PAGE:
The speaker discusses their experience with e-content development, having received a project from UGC and MHRD, and highlights the importance of pedagogical concerns in creating e-content. The speaker emphasizes that e-content should have learning objectives and not just be designed to glamorize or attract students. They suggest that the best way to use technology in e-content development is to be self-reliant and utilize available resources, as not all locations have access to experts who can handle high-end technologies such as VFX and animation.
The speaker notes that each subject has its unique needs and suggests that participants consider how technology and digital tools can help them convert their text into e-text or material. They also emphasize the importance of pedagogical concerns in e-content development, as well as the need for self-reliance and utilizing available resources. The speaker mentions a survey link shared with participants the day before and encourages those who have not yet given their responses to do so.
The speaker shares their PowerPoint presentation and discusses various aspects of e-content development, such as the importance of multimedia, creating interactive content, and using open educational resources (OER). They emphasize the need for pedagogically sound content and mention tools such as Learning Management Systems (LMS) and Virtual Learning Environments (VLEs) to manage e-content. The speaker also discusses the challenges of e-content development, such as accessibility and the need for quality control.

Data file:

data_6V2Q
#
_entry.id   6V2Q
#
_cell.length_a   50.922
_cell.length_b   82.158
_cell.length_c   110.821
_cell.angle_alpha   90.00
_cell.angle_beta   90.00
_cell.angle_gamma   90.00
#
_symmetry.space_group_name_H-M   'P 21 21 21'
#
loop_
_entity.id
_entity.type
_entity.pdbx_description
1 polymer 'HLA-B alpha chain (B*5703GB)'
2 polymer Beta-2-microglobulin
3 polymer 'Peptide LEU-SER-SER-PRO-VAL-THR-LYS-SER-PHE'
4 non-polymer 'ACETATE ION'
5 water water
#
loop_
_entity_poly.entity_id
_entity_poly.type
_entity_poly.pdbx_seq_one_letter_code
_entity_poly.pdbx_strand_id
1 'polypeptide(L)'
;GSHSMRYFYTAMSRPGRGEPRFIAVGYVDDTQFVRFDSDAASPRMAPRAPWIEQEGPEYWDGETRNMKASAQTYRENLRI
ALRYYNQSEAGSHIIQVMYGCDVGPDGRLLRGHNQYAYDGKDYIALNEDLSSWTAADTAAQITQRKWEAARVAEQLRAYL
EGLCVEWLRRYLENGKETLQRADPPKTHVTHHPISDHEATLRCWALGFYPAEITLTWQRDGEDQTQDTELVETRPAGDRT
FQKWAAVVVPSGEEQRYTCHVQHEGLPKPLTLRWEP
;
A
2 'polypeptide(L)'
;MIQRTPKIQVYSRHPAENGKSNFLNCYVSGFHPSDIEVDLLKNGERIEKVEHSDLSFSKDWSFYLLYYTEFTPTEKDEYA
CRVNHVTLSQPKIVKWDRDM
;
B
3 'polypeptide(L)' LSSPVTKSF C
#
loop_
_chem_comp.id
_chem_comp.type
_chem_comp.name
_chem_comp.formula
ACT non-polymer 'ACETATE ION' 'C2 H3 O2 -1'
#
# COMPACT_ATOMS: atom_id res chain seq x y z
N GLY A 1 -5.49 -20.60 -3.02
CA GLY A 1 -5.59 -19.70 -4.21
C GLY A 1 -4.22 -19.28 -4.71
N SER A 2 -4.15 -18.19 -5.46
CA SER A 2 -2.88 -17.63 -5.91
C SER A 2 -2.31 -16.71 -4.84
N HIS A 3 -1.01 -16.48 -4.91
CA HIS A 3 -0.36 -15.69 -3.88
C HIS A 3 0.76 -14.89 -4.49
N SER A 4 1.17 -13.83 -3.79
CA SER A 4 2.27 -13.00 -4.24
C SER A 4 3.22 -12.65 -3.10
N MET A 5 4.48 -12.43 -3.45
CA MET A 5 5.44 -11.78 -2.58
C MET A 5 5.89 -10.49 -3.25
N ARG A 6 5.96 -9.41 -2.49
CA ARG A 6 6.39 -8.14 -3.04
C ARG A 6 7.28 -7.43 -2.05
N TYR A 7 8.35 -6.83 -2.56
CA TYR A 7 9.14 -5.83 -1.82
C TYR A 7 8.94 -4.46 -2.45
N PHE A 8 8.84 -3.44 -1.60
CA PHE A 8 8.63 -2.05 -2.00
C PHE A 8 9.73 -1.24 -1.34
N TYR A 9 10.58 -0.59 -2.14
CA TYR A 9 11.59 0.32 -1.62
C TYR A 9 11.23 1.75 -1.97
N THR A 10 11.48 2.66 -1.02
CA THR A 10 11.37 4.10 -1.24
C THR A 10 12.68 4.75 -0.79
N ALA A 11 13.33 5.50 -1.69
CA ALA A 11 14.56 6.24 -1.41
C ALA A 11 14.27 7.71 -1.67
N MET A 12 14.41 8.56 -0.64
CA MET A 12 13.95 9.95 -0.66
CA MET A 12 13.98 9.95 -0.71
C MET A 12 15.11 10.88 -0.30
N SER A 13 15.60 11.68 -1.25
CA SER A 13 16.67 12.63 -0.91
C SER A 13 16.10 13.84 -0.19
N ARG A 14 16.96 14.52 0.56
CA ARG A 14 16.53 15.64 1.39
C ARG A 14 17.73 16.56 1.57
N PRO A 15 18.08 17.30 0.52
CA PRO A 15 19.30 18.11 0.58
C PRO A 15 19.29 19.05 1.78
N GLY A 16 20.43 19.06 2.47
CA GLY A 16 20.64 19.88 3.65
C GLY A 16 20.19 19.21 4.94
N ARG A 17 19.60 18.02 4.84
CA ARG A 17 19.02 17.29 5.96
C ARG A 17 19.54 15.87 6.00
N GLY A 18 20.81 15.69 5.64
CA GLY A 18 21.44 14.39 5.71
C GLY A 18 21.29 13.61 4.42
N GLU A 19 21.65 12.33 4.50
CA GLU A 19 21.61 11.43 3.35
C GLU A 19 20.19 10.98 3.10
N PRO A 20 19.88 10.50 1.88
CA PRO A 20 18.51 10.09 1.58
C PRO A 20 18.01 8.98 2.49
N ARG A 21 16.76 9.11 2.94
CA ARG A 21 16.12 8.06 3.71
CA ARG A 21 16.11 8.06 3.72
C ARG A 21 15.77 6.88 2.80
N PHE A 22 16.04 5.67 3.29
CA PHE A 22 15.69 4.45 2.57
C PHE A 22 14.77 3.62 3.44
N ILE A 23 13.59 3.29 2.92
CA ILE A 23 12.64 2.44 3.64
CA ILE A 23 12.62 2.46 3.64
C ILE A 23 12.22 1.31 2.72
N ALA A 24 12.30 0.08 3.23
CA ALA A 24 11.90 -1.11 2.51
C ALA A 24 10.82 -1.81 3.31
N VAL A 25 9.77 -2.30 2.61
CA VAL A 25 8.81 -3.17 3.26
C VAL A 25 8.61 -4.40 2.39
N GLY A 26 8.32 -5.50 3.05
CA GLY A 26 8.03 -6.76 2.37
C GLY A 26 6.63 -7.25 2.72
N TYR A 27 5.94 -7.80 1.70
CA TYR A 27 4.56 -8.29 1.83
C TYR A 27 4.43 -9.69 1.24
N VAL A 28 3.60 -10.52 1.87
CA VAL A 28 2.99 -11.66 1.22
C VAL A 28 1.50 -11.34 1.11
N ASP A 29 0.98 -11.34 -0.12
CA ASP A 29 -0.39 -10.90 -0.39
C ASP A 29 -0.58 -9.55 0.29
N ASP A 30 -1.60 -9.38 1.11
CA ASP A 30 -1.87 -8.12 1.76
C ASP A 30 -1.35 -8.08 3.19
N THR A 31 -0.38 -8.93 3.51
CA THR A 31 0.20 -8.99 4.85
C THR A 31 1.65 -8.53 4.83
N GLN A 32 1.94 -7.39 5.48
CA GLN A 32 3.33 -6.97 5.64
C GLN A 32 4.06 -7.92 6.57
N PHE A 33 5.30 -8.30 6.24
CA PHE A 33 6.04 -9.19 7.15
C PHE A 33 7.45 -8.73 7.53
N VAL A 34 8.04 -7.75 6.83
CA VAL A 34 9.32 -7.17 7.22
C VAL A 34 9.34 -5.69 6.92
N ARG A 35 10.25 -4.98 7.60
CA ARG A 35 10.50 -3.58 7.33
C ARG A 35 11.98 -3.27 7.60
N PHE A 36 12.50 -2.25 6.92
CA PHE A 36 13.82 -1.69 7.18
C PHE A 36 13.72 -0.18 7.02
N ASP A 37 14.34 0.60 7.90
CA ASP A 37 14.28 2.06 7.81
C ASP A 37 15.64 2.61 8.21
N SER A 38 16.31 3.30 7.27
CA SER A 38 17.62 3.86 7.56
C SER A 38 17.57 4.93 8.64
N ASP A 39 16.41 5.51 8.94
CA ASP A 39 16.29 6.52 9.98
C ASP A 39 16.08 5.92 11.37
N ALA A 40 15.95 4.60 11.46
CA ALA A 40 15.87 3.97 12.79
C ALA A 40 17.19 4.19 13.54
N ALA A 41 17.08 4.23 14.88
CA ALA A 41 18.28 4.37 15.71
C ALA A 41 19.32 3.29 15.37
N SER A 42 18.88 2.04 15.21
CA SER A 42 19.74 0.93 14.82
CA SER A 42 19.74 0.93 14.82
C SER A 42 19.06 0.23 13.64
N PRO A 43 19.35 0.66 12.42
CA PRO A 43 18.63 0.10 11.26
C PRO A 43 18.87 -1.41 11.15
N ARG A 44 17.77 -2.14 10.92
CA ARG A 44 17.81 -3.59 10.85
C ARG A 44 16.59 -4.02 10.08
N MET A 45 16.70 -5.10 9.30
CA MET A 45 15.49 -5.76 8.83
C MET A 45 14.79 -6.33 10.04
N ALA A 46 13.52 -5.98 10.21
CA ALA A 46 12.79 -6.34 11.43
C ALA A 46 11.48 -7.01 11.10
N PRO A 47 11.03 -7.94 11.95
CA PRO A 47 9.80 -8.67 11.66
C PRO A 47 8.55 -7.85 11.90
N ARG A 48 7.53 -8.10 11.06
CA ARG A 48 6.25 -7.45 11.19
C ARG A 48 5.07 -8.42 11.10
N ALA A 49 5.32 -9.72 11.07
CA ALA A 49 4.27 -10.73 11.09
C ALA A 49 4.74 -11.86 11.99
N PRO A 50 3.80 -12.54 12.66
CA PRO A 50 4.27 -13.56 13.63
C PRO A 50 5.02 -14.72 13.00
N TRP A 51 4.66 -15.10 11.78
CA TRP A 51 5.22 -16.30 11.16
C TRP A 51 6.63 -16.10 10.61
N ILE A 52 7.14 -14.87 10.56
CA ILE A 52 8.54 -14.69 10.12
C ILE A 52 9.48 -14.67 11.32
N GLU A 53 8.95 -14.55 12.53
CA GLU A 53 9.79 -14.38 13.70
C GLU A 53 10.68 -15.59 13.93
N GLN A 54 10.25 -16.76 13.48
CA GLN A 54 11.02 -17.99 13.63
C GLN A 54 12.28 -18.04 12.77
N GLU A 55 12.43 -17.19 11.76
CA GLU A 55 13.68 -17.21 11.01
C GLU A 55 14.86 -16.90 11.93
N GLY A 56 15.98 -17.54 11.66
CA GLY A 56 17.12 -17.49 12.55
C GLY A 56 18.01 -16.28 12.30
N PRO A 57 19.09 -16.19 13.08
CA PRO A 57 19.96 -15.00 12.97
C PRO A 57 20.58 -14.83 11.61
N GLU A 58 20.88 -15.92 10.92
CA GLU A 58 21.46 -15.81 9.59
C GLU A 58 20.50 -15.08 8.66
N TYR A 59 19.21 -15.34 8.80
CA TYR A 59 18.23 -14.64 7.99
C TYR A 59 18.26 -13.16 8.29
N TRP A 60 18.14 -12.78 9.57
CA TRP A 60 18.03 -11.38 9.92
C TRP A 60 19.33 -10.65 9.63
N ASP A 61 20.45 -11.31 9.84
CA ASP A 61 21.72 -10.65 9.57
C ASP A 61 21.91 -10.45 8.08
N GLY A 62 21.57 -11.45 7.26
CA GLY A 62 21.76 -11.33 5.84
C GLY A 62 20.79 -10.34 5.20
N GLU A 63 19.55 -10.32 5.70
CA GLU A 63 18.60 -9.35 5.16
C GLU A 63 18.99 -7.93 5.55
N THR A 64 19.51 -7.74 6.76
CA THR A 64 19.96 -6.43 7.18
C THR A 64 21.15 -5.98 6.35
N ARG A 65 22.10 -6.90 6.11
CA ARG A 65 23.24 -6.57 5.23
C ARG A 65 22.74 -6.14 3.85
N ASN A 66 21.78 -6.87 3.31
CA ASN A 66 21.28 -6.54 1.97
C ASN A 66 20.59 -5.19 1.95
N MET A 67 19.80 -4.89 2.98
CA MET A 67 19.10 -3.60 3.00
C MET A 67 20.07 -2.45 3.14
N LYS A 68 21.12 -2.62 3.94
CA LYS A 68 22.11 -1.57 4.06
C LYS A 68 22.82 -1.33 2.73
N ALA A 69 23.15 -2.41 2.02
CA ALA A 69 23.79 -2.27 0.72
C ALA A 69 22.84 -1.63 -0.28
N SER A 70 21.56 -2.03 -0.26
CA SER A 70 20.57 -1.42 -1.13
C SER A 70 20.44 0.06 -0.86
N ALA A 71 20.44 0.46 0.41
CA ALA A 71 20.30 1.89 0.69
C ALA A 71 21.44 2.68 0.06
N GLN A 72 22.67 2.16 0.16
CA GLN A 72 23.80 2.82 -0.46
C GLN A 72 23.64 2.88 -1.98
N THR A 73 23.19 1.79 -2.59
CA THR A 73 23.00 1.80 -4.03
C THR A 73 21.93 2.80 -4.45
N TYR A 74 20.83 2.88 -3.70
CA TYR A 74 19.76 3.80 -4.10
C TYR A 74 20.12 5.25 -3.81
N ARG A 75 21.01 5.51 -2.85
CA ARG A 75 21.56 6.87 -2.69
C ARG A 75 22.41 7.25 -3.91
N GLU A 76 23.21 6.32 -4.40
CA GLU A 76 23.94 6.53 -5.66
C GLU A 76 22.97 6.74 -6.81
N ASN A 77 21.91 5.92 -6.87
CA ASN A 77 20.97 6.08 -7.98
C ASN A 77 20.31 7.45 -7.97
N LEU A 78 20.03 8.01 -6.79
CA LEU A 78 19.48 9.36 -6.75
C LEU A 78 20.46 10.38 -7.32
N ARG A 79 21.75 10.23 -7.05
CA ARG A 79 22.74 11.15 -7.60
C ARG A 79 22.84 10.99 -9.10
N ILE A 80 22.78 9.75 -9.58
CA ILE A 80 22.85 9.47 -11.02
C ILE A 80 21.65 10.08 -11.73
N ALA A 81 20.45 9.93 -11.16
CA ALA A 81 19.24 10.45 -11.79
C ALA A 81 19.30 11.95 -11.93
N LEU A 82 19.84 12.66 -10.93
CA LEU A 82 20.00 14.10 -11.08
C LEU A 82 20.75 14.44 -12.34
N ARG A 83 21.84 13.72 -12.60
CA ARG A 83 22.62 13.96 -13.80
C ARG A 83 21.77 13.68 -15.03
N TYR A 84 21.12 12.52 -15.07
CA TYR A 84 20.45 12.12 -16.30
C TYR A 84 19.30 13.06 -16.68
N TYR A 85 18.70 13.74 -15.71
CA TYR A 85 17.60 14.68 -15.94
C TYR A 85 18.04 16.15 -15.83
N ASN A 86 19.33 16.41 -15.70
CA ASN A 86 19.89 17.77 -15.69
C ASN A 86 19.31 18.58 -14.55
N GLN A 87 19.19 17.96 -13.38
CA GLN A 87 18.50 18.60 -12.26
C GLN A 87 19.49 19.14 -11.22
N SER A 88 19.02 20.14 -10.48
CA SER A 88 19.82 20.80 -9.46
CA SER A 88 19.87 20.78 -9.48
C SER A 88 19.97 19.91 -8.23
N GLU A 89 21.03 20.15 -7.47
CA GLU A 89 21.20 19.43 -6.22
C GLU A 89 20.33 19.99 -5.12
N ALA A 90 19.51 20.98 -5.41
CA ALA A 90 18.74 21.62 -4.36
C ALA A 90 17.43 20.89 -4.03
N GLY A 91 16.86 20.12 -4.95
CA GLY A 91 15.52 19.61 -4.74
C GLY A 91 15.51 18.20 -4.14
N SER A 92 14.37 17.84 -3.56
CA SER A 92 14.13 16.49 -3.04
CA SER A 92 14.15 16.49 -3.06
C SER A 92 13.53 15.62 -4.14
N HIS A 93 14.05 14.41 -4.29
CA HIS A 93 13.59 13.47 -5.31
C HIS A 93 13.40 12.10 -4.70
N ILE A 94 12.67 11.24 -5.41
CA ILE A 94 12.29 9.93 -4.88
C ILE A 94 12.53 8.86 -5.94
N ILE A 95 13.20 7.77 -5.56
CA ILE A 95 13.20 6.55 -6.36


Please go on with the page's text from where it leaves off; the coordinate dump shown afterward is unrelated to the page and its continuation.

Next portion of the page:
Throughout the session, the speaker encourages participants to engage in discussions and ask questions, and notes that the goal is to learn and share knowledge. The video ends with the speaker thanking participants for their time and noting that they will continue the discussion in subsequent sessions.
The video discusses possible research directions in humanities and literature, with a focus on the next five to ten years. The speaker highlights the need to adapt to the changing world and rethink traditional ways of looking at topics such as epidemics and digital culture. The speaker suggests that humanities research should consider the impact of pandemics, not just wars, on society and cultural memory. Additionally, the speaker discusses how digital culture is shaping our lives and the distinction between creative and generative literature. The video aims to inspire PhD scholars to think about their research topics and to become future research supervisors.
The video is about a seminar on the future of research in Humanities and literature, held at the BKNMU in Junagadh, India. The speaker starts by acknowledging the dignitaries on the dias, the research scholars and students of the masters or graduation who are going to make various presentations in the seminar. He then proceeds to discuss the possible futures of research in Humanities and literature.